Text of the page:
Cover: Response to Time-of-Day Electricity Rates by Large Business Customers

Response to Time-of-Day Electricity Rates by Large Business Customers

Initial Analysis of Data from Ten U.S. Utilities

Published 1983

by Rolla Edward Park, Jan Paul Acton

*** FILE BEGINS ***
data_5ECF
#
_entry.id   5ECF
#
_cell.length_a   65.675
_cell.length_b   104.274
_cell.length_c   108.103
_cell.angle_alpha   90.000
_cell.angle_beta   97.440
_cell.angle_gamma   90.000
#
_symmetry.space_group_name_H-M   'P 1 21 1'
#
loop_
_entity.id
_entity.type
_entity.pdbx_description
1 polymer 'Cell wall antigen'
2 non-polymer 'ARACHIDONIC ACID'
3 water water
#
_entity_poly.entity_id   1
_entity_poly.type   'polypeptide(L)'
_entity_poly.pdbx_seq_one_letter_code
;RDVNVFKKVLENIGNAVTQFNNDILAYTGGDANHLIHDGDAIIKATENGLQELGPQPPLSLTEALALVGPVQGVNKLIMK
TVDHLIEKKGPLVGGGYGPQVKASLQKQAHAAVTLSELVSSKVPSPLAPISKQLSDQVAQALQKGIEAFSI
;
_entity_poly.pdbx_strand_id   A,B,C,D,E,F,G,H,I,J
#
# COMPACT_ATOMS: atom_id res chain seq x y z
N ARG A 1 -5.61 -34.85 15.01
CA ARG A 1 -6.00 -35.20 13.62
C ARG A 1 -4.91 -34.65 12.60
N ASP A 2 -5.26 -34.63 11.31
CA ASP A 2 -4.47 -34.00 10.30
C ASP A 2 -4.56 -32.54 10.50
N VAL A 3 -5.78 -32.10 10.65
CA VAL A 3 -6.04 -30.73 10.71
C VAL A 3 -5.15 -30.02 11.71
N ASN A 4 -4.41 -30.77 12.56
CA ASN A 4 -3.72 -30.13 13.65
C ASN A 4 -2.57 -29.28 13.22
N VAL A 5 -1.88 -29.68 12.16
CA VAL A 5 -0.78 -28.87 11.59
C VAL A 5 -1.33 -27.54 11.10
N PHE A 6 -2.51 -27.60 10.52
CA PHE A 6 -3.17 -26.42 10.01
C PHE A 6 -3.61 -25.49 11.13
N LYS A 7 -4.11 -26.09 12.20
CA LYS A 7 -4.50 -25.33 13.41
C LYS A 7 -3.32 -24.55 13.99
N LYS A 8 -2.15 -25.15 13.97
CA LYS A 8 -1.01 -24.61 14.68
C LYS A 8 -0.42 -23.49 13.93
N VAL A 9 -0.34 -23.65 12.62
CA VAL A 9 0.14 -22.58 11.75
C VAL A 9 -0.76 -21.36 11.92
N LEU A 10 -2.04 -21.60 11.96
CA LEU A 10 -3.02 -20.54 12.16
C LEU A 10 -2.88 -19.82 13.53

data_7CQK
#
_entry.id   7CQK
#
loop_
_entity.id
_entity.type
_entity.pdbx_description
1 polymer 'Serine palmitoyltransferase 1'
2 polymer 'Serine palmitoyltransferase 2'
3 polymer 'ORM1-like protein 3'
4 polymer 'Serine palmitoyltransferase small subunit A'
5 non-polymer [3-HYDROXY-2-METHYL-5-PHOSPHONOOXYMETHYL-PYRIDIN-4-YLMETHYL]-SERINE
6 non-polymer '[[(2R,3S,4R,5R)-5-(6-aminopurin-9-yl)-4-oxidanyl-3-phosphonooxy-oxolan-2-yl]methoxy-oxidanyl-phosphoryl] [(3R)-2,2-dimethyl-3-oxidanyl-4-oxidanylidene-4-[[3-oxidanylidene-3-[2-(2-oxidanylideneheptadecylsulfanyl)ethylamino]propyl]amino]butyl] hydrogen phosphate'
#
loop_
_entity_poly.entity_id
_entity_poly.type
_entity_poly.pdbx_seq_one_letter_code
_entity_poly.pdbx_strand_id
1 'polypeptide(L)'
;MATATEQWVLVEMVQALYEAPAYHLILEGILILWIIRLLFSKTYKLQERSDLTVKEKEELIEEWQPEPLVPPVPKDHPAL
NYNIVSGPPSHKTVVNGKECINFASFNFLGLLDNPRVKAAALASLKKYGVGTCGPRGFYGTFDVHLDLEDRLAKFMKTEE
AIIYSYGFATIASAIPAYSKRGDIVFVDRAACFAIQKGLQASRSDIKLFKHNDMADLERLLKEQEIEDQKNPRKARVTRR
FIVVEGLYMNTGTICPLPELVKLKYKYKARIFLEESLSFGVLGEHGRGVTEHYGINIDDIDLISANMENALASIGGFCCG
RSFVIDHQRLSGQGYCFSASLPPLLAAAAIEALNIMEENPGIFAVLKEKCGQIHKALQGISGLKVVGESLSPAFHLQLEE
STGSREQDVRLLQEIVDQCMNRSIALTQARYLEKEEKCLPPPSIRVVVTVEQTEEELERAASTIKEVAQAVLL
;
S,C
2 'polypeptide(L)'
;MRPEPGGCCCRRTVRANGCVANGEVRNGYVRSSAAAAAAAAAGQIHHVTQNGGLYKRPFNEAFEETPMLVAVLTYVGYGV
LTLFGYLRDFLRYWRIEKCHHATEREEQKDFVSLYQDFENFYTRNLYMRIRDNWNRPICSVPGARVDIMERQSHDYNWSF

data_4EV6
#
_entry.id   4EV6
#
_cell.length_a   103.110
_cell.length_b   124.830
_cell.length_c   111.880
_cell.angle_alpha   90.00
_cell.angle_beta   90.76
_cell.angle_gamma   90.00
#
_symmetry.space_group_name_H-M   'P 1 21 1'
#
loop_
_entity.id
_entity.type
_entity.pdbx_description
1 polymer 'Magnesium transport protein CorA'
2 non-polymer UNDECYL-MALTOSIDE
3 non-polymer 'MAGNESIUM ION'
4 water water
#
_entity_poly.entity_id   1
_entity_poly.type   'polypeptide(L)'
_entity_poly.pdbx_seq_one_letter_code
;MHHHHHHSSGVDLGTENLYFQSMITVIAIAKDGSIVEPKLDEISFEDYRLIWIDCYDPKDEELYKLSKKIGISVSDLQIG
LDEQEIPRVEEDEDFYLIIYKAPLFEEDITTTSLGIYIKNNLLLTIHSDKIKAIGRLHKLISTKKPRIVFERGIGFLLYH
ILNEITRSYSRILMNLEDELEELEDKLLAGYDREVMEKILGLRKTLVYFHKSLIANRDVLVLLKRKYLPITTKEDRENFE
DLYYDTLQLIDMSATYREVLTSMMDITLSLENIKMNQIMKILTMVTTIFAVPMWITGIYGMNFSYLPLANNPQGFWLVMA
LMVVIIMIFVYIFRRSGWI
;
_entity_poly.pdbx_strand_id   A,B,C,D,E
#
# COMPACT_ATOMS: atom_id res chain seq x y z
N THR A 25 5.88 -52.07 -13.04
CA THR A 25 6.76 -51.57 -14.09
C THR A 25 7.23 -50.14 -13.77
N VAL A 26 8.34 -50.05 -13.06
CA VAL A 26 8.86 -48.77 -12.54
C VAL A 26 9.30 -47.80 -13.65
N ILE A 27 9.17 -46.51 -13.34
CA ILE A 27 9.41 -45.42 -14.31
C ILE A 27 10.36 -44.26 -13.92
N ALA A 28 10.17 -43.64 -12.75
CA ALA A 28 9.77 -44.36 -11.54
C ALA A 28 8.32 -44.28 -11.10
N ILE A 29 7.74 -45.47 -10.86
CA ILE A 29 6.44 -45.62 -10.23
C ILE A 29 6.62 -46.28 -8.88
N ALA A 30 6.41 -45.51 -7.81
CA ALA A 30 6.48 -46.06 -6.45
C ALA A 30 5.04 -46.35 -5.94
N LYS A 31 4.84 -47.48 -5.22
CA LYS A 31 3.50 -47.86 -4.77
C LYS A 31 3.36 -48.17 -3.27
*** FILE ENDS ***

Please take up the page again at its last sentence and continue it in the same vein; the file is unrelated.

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This study reports an initial analysis of changes in relative peak electricity consumption for almost 4,000 industrial and commercial customers in ten U.S. utilities with time-of-day (TOD) rates now in effect. Relative peak loads declined about one percentage point on average when TOD rates were introduced. A small fraction of customers reduced their peak loads substantially, but most customers (including commercial customers as a whole) have apparently not as yet changed their consumption patterns in response to TOD rates. Average changes in load differ significantly by utility, industry, and year, and those changes are statistically related to the terms of the TOD rates that customers faced. Changes in load, while small in percentage terms, are large enough to justify TOD rates on a benefit/cost evaluation. Welfare gains average over $1,000 per year per customer, against a metering cost of approximately $65 per year when new meters are needed to monitor TOD rates.

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